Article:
The study estimates that 58 percent of Turkish youth is religious, and points out that this religiosity is more pronounced the less educated these youths are. Kocina argues that this is logical, as less education means fewer chances in finding a job, and consequently more need for a social foothold, which can often be found in religion.

The oft repeated stories that the land will soon be overrun with Turks, due to their tendency to have more children, are contradicted by statistics. Though at the moment the average birth rate for Muslims is slightly higher than the national average, as living standards rise, the willingness to bring more children into the world sinks.

Kocina concludes by saying that the rest of Austria already knows this process, leaving one last development that the Catholic majority has already long behind it: secularization. This idea has just received an unexpected institutional pillar: the recently-announced formation of a Central Committee of Ex-Muslims in Austria.

How many Muslims live in Austria?

A census of local Muslims in Austria has been initiated by the Islamic Religious Community in Austria (IGGiÖ) as a result of the upcoming elections for the organization. The president of the IGGiÖ, Anas Schakfeh, expects approximately 100,000 Austrian Muslims to register, while estimates of Muslims in Austria range from 400,000 to 500,000.

The goal of this census is to establish clarity with regard to the number of Muslims in Austria. It was made possible by the new constitution of the IGGiÖ, recently approved by the Department of Religious Affairs (Kultusamt). Before, only the number of active members in the religious community was known, while now the registration will include children in their first years of life. Voting for the representatives of IGGiÖ is possible from the age of 14, the year when one comes of age with respect to religious considerations in Austria.

Forms for the registration are available on the IGGiÖ website, and will also be distributed to mosque associations. Aside from general personal information, the forms also ask in which association or mosque the applicant is a member. According to spokesperson Carla Amina Baghajati a number of filled out forms have already been returned, though the creation of a database is not yet possible as the necessary computer program has not yet been fully developed.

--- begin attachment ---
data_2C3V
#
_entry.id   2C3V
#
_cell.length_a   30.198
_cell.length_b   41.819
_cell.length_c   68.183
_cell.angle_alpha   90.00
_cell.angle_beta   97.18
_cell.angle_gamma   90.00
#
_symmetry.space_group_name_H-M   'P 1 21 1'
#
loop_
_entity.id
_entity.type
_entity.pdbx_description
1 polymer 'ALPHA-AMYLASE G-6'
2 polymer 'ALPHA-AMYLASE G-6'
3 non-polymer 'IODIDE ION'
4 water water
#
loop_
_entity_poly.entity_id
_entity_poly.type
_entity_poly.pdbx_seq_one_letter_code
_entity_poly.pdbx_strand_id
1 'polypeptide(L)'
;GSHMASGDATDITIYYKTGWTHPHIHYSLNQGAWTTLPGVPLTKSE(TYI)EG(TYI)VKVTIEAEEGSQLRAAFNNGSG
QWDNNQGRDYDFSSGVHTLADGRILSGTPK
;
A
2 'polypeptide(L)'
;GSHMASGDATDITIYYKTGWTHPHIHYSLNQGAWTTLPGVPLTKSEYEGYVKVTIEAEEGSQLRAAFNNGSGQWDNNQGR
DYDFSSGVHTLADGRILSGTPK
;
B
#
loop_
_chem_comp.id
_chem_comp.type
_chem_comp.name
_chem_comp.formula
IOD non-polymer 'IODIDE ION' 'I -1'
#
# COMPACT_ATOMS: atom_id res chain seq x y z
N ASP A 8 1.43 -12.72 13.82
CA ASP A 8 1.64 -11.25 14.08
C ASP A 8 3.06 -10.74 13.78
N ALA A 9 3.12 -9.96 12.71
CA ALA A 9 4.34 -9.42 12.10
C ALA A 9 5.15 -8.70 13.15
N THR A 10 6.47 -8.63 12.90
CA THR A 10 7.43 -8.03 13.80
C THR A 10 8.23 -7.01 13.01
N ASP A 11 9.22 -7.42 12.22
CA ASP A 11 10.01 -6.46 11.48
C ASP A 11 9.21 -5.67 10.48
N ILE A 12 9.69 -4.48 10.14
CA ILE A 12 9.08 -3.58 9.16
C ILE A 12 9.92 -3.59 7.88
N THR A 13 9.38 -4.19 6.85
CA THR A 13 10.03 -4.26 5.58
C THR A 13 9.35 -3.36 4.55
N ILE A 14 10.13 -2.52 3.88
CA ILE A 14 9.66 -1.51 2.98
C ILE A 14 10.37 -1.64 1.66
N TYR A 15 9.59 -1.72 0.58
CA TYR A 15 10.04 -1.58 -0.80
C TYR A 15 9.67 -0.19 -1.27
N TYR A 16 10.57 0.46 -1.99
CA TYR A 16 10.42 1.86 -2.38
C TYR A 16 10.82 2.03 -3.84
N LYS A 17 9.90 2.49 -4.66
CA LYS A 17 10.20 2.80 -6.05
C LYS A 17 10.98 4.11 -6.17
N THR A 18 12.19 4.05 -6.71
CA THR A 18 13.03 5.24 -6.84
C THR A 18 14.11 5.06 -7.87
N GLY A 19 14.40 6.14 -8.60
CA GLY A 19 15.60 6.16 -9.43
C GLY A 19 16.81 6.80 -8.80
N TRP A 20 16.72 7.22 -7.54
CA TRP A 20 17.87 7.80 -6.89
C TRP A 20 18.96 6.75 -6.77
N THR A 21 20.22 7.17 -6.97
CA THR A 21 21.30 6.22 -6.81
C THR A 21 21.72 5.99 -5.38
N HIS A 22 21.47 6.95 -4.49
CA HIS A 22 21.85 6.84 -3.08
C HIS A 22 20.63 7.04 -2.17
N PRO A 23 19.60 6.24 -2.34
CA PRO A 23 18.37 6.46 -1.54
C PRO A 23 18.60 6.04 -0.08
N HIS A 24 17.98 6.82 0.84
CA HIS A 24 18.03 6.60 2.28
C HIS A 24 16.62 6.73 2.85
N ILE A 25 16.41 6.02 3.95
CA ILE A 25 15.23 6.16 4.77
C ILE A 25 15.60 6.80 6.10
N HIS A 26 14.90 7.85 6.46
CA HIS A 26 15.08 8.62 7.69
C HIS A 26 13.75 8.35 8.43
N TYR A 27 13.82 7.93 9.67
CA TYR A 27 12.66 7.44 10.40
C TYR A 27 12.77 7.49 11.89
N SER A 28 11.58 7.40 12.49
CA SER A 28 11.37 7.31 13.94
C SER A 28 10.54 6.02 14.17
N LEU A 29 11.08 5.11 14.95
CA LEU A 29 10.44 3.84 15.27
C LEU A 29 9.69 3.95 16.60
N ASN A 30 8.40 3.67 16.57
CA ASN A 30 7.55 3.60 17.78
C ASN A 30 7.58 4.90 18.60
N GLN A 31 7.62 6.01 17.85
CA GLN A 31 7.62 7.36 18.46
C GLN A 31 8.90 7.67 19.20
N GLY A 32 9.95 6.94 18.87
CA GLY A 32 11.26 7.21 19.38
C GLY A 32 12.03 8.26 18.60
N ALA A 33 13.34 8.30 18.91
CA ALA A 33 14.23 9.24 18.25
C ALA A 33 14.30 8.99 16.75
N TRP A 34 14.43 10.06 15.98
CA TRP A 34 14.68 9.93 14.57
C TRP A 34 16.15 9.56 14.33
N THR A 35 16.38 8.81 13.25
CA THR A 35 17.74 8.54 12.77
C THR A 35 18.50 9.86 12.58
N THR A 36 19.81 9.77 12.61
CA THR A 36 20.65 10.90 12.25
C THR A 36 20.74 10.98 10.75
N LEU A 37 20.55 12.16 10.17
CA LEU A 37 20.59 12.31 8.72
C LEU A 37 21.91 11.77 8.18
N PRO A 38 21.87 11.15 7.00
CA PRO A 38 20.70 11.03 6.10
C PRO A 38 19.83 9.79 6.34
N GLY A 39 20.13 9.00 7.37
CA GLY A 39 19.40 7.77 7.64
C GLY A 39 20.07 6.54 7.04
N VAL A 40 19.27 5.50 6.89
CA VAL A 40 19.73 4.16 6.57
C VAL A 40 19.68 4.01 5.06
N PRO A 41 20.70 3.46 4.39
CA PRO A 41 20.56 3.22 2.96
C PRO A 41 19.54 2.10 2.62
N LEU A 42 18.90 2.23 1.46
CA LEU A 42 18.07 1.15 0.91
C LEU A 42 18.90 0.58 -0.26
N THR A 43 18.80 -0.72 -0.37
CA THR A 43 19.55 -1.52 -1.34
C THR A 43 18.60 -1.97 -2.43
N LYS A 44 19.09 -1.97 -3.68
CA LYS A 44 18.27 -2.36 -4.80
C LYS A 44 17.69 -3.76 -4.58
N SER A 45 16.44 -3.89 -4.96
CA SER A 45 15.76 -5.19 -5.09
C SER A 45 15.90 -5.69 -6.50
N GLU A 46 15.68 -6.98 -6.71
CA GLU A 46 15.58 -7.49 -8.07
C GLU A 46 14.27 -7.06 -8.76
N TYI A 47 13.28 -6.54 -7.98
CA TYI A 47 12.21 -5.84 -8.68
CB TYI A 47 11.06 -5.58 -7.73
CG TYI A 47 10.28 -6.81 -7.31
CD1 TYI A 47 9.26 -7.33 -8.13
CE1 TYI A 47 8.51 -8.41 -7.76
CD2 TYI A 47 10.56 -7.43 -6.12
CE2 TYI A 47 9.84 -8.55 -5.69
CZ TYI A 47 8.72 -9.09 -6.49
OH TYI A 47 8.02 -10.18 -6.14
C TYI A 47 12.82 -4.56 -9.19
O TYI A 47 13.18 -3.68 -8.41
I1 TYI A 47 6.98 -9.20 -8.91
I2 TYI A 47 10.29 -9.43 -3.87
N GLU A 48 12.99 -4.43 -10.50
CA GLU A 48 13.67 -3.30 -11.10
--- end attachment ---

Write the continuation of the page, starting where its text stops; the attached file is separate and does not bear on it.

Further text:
Muslims in Austria have better media Coverage than in Germany says President of the Austrian Muslim Community Organisation

Anas Schakfeh, head of the Islamic Faith Community in Austria (Islamische Glaubensgemeinschaft in _sterreich, IGGi_) speaks about Muslim-Austrian perceptions of their country and their fellow citizens. An Interview was conducted by the Islamische Zeitung.

Muslims to overtake Protestants in Austria, study says

Austria’s Muslim community continues to grow, and according to a study by the Austrian Society for International Understanding, Islam will overtake Protestantism as the country’s second-largest religious group by 2010. Christian religions had to suffer a massive decline in membership over the last 30 years, the study said. According to the 1971 census 6.49 million Austrians were Catholic. By 2006 that number had shrunk to 5.63 million. The number of Protestants went down by 120,000 to 326,000 faithful during the same period. At the same time, the number of Muslims in Austria increased 15-fold – from 22,200 in 1971 to around 400,000 in 2006, the study was quoted by DPA as saying.